Darkstone arrived on Steam in September. Darkstone is an action RPG that was originally released for PC and the PlayStation back in 1999.
I remember losing many hours to playing this and being in awe of how good it was. However, this is definitely one of those games where the only people who should pick it up now are probably those, like me, who can still see it through nostalgia-tinged glasses.
This was a very good game for its time, but the game design really shows its age.
Arena.Xlsm is a turn-based RPG done entirely in Microsoft Excel. A Steam Greenlight page for this was added in 2013, but so far has been unsuccessful, which is a shame.
Hero Kids is a fantasy RPG designed to introduce kids to pen-and-paper role-playing games (don’t tell Jack Chick).
The game is cheap — $5.99 for a PDF of the basic set — and gets very good reviews from folks who have tried it.
The developer also has an informative and helpful blog dedicated to the game.
Cityographer is a Kickstarter-funded random city generator/mapping software for role-playing games. You set up the parameters for the city you want to randomly generate using dialogue screens like this:
Cityographer then cranks out randomly generated cities based on your choices that look like this:
Cityographer was successfully Kickstarted back in June 2012. Developer Joe Wetzel is still working on finishing the program but has made a lot of progress. So far, though, I haven’t seen any indication on what the retail price of this will be for those who didn’t participate in the Kickstarter funding.
Mattie Brice makes the case for eliminating quests altogether in open world role-playing game such as Skyrim,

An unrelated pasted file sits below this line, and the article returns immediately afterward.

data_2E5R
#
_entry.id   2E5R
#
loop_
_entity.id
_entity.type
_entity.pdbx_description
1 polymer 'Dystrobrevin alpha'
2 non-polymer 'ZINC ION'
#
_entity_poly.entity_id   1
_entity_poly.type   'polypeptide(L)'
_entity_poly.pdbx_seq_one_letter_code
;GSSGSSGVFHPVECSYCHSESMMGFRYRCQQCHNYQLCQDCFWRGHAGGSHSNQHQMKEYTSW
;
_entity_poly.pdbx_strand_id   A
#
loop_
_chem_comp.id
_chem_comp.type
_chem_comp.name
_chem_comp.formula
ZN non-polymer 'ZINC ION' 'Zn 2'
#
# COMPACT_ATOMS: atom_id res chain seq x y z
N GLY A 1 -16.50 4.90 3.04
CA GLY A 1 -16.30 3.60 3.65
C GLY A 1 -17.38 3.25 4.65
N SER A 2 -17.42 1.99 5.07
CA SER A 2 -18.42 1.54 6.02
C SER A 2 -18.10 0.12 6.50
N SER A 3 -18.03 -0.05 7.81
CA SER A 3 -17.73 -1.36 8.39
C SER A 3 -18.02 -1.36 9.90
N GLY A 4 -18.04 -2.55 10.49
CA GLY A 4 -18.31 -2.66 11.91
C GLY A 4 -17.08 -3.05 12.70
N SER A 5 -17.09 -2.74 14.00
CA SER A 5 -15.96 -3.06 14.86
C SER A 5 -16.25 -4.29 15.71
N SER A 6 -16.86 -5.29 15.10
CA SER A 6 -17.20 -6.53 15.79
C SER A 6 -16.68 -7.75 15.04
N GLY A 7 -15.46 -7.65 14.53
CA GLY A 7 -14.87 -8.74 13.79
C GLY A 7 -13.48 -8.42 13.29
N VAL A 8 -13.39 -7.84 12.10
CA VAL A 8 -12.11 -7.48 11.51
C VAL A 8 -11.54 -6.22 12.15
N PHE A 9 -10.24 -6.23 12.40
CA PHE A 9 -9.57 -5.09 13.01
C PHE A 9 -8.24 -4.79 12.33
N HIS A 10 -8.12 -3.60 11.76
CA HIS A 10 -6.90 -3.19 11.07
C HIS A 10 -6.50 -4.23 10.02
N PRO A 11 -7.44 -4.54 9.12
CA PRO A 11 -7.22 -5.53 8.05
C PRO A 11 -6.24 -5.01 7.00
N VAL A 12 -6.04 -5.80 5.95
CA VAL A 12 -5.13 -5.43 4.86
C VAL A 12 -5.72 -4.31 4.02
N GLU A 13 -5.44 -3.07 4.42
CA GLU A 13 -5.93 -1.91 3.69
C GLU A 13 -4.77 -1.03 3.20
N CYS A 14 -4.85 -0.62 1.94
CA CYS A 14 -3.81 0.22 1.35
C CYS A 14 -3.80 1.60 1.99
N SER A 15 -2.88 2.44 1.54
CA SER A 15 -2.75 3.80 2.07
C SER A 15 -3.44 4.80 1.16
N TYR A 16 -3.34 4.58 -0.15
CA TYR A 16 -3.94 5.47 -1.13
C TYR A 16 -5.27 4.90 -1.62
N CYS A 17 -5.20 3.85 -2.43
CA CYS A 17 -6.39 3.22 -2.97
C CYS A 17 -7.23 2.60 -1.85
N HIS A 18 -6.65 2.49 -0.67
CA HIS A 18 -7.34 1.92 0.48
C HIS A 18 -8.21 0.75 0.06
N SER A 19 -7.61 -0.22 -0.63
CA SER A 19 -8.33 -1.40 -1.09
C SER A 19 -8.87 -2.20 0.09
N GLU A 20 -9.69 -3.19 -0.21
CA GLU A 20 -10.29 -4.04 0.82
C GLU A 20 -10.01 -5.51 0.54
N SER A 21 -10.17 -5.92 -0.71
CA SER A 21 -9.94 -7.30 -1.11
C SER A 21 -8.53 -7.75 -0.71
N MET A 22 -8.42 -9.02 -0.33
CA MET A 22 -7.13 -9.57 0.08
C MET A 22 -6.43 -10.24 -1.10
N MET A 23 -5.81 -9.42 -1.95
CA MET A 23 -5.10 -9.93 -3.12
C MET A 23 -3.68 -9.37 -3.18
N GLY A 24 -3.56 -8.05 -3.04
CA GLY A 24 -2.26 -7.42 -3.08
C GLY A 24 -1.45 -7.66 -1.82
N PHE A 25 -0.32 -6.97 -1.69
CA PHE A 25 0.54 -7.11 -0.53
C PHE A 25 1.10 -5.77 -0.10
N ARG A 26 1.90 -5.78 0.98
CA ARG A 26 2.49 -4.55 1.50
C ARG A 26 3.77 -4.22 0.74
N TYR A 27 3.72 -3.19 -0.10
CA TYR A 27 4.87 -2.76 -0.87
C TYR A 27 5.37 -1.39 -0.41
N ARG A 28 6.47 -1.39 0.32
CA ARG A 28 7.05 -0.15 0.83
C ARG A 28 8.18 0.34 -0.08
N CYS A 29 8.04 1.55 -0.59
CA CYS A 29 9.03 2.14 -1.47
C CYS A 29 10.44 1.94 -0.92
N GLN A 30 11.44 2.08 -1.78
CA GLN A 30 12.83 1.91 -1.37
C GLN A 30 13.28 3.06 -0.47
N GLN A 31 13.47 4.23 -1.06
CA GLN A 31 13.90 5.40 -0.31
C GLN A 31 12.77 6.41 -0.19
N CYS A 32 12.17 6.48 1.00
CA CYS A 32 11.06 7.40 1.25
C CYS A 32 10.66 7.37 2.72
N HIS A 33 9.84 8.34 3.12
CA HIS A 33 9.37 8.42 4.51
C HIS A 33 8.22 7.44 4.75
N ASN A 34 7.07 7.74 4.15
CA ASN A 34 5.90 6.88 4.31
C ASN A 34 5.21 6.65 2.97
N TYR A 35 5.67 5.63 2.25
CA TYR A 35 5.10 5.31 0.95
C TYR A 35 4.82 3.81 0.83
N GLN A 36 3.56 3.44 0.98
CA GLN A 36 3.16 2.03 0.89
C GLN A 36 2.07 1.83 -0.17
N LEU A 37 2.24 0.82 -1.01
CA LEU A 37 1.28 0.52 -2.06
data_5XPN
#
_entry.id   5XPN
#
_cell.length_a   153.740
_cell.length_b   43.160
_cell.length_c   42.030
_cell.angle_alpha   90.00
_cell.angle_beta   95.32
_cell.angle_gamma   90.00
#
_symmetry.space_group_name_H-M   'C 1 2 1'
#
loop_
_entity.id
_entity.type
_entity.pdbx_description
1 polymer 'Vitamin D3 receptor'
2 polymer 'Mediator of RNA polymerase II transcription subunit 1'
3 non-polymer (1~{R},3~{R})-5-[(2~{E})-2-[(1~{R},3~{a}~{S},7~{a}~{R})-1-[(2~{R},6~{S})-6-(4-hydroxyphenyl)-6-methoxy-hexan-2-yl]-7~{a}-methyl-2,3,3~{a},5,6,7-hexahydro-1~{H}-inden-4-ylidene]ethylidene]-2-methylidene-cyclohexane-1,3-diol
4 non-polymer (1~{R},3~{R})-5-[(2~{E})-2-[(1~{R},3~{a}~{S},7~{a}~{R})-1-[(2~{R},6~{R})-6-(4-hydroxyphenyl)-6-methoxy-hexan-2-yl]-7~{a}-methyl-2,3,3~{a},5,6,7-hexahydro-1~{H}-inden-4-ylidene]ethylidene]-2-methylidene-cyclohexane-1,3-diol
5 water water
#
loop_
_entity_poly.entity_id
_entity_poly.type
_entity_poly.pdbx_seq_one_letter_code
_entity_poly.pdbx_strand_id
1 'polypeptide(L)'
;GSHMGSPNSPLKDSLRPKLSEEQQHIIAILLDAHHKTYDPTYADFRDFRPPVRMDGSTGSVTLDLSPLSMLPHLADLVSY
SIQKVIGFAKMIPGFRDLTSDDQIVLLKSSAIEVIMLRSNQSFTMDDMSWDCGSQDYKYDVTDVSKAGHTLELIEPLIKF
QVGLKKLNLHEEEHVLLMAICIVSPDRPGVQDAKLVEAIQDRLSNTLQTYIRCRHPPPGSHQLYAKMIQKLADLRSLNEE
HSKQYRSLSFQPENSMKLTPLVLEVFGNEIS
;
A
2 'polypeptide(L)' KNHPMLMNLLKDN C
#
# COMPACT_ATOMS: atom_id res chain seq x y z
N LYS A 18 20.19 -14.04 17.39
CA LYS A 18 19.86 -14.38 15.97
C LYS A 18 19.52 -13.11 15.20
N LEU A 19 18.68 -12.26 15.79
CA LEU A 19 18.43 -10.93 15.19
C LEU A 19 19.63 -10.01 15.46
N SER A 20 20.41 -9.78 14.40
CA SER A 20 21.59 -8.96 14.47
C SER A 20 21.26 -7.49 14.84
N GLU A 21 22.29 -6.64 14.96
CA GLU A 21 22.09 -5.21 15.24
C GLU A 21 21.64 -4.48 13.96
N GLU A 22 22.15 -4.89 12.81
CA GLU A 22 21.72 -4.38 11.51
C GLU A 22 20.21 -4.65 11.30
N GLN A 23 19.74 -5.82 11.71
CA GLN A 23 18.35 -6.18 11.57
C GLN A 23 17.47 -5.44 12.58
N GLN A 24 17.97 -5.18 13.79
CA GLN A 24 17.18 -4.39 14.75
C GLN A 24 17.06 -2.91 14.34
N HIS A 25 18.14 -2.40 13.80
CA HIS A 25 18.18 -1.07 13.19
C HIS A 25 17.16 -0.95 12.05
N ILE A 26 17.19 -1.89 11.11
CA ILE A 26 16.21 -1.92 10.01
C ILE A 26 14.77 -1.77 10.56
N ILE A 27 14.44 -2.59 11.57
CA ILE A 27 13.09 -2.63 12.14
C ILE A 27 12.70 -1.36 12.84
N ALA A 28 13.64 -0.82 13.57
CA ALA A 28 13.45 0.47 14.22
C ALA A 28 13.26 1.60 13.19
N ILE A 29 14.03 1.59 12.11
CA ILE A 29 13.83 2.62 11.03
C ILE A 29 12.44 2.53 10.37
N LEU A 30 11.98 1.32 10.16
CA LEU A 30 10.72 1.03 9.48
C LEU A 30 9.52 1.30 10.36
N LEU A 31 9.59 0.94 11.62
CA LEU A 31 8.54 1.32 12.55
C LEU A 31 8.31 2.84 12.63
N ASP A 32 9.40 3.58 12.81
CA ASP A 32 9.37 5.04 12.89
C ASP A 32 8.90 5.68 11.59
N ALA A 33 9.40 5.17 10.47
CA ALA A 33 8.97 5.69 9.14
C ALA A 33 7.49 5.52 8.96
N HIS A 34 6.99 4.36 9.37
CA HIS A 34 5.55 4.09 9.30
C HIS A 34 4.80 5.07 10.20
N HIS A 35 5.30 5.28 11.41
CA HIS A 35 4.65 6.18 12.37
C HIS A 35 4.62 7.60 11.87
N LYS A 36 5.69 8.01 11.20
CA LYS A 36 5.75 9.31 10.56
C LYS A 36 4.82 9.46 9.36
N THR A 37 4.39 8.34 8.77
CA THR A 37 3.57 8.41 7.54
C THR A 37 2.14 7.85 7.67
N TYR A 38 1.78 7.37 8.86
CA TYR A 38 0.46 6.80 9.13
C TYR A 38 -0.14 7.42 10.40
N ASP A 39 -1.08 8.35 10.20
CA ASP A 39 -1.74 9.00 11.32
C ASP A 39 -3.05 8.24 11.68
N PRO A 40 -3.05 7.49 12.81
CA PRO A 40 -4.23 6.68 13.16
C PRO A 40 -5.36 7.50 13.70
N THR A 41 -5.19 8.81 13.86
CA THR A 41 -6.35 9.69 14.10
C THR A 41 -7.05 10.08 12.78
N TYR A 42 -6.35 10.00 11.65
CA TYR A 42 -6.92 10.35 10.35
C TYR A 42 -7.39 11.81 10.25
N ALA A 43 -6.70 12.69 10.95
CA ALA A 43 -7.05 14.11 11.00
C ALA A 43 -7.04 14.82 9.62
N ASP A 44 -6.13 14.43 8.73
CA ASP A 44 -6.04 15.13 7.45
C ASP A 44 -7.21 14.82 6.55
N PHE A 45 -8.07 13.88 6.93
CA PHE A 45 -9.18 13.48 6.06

My response? Abandon quests altogether for future Elder Scrolls games. Skyrim is at a place in its evolution where the series can’t rationalize holding onto several RPG conventions for convention’s sake. There is no reason that we need to go into Skyrim expecting quests to guide us along everywhere because the point of the game is to explore with player-driven volition. I can see a Skyrim that has no quests that are explicitly given to the player but only offers rumors and clues along with different ways of obtaining them. My first time in Riverwood, I was looting the general store on the top floor and happened to overhear some siblings arguing over finding something called the golden claw. Just that knowledge should have empowered me to go find it, but Skyrim relies on the quest-giving model and its explicitly defined objectives, which are all created by developers instead of the player. This is especially problematic when you get the claw back from the bandit who holds it. Your game journal tells you to explore the barrow further. My decision to keep going into the ruins or to get the claw back to the store would be more meaningful if I came to that decision on my own, as hints were already there to do so.
I left Skyrim feeling that this was it. There’s nowhere else to progress given the trajectory the series has found for itself. It’s the same ol’ fantasy with the same ol’ combat, the same “epic” story that I have seen before. A stronger focus on helping the player tell their stories through the method that The Elder Scrolls has established would shed the necessity that binds the series in its RPG conventions. As recent RPG developers have found, the usual ways that the genre tells stories isn’t working anymore, and there’s little progress in designing something players haven’t seen before. The narrative is in the play. Let me play.